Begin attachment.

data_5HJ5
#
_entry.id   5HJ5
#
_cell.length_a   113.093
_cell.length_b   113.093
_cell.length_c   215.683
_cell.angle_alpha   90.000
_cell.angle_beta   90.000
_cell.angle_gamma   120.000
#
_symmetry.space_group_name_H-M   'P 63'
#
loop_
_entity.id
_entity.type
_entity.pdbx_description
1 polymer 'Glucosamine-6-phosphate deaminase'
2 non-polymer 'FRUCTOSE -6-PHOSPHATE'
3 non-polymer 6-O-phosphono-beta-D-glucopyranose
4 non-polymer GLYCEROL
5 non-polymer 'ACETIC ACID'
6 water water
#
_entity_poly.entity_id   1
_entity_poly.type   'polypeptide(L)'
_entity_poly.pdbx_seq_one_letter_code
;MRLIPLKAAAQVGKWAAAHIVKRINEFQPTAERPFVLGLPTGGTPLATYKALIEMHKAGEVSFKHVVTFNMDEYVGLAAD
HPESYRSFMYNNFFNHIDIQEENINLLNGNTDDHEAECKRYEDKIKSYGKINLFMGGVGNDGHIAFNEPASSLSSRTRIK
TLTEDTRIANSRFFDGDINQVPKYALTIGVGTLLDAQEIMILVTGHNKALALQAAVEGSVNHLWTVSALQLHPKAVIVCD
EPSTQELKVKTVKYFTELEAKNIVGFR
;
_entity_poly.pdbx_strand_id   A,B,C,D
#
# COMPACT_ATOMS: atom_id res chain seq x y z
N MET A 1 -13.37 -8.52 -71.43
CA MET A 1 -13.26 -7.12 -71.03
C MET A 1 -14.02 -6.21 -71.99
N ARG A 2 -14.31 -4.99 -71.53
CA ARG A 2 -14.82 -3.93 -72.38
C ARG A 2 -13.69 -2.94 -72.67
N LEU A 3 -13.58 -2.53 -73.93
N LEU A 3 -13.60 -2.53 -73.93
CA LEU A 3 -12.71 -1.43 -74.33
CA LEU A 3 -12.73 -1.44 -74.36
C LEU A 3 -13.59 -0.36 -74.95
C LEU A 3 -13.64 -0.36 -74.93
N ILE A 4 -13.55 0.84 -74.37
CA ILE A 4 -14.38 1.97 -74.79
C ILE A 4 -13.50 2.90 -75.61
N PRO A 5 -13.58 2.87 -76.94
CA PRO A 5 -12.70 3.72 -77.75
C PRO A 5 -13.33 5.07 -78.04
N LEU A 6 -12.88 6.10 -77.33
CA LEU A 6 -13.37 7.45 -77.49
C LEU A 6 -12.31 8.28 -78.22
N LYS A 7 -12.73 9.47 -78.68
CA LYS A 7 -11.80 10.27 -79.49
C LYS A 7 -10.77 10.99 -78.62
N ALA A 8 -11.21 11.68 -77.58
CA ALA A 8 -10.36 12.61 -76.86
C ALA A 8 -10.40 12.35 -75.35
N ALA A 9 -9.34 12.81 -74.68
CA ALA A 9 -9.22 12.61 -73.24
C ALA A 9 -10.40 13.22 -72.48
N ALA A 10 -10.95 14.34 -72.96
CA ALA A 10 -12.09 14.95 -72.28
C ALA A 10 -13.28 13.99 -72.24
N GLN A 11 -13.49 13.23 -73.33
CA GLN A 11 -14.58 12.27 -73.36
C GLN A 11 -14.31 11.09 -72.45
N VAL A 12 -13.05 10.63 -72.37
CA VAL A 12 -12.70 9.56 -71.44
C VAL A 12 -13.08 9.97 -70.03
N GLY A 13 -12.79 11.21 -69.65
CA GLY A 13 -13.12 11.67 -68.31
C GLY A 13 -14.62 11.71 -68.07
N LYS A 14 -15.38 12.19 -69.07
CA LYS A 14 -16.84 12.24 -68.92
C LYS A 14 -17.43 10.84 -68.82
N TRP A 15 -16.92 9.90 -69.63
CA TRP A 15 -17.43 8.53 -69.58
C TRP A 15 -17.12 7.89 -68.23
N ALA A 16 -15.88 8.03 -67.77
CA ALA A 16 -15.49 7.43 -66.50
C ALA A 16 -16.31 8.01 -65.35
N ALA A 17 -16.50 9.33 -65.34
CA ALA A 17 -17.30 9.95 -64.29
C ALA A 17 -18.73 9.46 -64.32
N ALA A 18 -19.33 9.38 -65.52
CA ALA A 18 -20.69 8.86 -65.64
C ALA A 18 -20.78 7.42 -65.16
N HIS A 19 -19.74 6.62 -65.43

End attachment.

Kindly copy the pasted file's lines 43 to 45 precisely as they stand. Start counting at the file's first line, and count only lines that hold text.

N LEU A 3 -13.60 -2.53 -73.93
CA LEU A 3 -12.71 -1.43 -74.33
CA LEU A 3 -12.73 -1.44 -74.36